Gourmet news: Entrepreneurs, chef to the stars and best gastropub in Britain?
PUBLISHED: 12:05 10 March 2016 | UPDATED: 12:14 10 March 2016
All the food news from across the county
Best in Britain
The Sportsman in Seasalter has been named as the best gastropub in Britain for a second year in a row at the Top 50 Gastropubs Awards. The Shepherd Neame¬owned pub, run by brothers Stephen and Phil Harris, picked up the title at an awards lunch after receiving the most votes in an industry poll organised by pub industry magazine The Publican’s Morning Advertiser. Around 3,000 votes were cast to determine the Top 50 by industry experts including top chefs, pub company bosses, pub guide editors and food writers. The Sportsman, which has held a Michelin star for eight years, serves high¬quality food in a low¬key, cosy pub environment. It has climbed up the Top 50 Gastropubs list since entering in twelfth place in 2010 and claimed the top spot for the first time last year. The Sportsman also took second place in the National Restaurant Awards in 2015. Head chef Stephen Harris makes full advantage of the history and agriculture of the pub’s rural location near the seaside town of Whitstable, churning his own butter, making his own salt, baking his own bread and using only the finest, freshest produce from local farms and fishermen.
Food and farming entrepreneurs
The finalists for the Taste of Kent Awards’ brand new Young Food and Farming Entrepreneur Award are three talented young women under the age of 30 who come from Maidstone, Ramsgate and Dover. The award, in its inaugural year celebrates Kent’s young food and farming entrepreneurs and is given in memory of ex¬Mayor of Tunbridge Wells, Mike Rusbridge, a great supporter of young entrepreneurs. The applicants were judged by a prestigious panel with representatives from the Rusbridge Family Baker who are the one of the sponsors, Kent Foundation, the Princes Trust as well as the Kent Farmers’ Market Association (also a sponsor). The finalists are: Alexander Auger, 24, founder and managing director at The Juice Executive, near Maidstone; Laura Bounds, 29, commercial director at AMC Foods Ltd, Ramsgate and Marie Prebble, 27, a sheep farmer at Dover-based Kent Shepherd. The results were revealed at the Taste of Kent Awards ceremony on 3 March, after Kent Life had gone to press, and will be included in our April edition.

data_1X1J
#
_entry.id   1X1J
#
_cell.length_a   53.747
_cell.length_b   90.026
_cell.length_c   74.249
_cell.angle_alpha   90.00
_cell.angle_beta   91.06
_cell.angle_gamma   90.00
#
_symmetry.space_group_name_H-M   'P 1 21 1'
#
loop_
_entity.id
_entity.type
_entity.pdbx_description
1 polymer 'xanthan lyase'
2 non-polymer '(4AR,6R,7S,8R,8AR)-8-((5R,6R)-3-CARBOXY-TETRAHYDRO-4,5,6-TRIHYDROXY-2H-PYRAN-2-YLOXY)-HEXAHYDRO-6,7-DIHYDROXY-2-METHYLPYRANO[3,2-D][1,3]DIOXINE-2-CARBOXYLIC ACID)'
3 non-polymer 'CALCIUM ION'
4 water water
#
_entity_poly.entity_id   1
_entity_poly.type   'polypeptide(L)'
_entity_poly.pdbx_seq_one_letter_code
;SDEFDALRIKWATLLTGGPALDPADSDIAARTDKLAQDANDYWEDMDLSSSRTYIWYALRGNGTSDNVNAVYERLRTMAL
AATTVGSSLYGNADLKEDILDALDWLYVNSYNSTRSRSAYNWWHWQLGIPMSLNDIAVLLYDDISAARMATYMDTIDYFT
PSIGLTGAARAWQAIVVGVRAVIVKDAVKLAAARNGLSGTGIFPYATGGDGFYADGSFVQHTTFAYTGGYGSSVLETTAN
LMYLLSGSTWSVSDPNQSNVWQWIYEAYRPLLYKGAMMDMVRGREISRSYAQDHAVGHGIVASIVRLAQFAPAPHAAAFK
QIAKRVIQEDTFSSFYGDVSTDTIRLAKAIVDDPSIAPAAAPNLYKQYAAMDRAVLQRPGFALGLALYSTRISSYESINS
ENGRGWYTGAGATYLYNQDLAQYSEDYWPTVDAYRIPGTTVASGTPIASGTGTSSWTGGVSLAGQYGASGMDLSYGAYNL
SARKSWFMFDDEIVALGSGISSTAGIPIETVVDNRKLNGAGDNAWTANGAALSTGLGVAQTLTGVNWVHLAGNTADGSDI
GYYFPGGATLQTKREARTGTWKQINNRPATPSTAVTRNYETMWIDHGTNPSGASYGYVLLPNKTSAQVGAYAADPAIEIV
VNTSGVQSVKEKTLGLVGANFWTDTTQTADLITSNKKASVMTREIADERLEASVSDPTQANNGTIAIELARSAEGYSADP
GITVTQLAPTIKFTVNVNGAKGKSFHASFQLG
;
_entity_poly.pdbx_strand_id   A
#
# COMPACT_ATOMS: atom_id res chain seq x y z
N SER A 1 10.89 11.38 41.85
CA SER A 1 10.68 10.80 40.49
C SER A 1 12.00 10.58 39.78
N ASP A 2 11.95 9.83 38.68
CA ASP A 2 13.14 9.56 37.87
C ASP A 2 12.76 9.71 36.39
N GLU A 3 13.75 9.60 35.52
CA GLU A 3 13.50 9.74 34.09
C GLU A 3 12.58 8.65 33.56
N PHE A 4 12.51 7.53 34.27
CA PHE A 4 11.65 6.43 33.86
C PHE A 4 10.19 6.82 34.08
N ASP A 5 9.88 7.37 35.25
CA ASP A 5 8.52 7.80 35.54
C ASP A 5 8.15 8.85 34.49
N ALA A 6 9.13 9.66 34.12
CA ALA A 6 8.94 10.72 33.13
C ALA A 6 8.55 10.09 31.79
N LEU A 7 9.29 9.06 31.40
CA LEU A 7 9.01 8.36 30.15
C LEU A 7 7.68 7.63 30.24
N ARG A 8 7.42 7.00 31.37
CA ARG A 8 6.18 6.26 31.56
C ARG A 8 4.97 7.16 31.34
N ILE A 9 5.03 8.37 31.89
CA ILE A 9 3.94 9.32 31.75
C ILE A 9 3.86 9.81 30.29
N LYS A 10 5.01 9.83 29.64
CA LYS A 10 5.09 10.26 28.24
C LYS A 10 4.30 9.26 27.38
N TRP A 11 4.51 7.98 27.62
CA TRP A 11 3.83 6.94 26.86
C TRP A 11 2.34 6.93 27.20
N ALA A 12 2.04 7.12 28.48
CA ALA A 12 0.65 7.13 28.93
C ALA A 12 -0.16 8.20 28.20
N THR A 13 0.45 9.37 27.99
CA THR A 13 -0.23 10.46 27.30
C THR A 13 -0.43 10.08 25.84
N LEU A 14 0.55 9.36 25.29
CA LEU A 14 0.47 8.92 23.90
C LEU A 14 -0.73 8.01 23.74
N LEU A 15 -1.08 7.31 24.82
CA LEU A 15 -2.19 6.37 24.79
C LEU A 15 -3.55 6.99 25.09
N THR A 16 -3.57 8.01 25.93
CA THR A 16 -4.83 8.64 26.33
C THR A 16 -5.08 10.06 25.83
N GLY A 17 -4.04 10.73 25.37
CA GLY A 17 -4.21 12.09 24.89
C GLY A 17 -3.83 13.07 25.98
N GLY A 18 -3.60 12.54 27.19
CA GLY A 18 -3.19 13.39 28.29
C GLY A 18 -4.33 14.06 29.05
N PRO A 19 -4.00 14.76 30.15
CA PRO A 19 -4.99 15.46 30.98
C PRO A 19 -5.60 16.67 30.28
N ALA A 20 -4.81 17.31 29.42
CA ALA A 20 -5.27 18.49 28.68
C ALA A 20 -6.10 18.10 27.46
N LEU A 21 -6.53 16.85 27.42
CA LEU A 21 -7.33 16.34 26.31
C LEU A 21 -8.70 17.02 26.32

Chef to the stars
An award¬winning chef who has catered for celebrities including the Rolling Stones has taken on Shepherd Neame pub The Granville in Lower Hardres outside Canterbury.
Jim Cleaver trained as an apprentice chef at the age of 16 before going on to become commis chef at top London restaurant Le Gavroche. Aged 21, he went travelling for a year, before returning to the UK and joining catering services company Eat To The Beat. He said: “I worked for the company for 10 years, becoming head chef, and catering for the likes of the Rolling Stones, U2, Oasis, Blur and Take That. We mostly travelled around the world with them on tour, but could also be called on to cook for them at home or when they were recording in the studio. “I don’t remember any really weird requests. They may have been big stars with private jets, able to rent out entire floors of hotels, but they often just wanted simple comfort food like cheese on toast.” In 2001, Jim opened a sandwich and coffee bar near his childhood home in Hitchin, which he ran for four years, before moving down to Deal and opening his own restaurant, 81 Beach Street. It proved a huge success, winning numerous accolades, and five years ago he decided to take a break from the day¬to¬day running of the business, moving to Thailand with his family. Jim took over The Granville in the middle of December, closing it for a couple of weeks to undertake a refurbishment which included refitting the kitchen and painting throughout, before reopening in January. Derek Bond, who worked at 81 Beach Street as commis chef 10 years ago, has been appointed as head chef, following roles at acclaimed restaurants including Thackeray’s in Tunbridge Wells and The Marquis at Alkham.
The Kent Collection
Kent’s Farmers’ Markets offer a springboard for new food businesses. One such is The Kent Collection. Paolo Rigolli and Dalton Hopper, its founders, both studied at Thanet College and between then have gathered experience at Buckingham Palace, Windsor Castle and the British Embassy in Paris, and with Richard Phillips at both Chapel Down and Michelin¬starred Thackeray’s in Tunbridge Wells and Apicius in Cranbrook. In 2013 they set up The Kent Collection. “We produce hand¬made charcuterie, from salamis and saucissons to whole legs of Parma¬style ham. But this is Kentish charcuterie, so all our pork is outdoor¬reared in orchards by a local farmer, and the pigs are fed on brewers grain from a local brewery, whey from local cheesemakers, and fruit. That definitely makes for a happy pig, and we feel this gives our products a unique flavour.” “Then we cure and smoke meat and fish using our own traditional wooden smokehouse. Everything is done by hand.” “While we also offer a catering service, farmers’ markets have been a great way to launch our business, especially since we get feedback directly from shoppers.” To find The Kent Collection, check the stallholder listings on www.kfma.org.uk, where there is also advice for anyone thinking of starting to sell through farmers’ markets.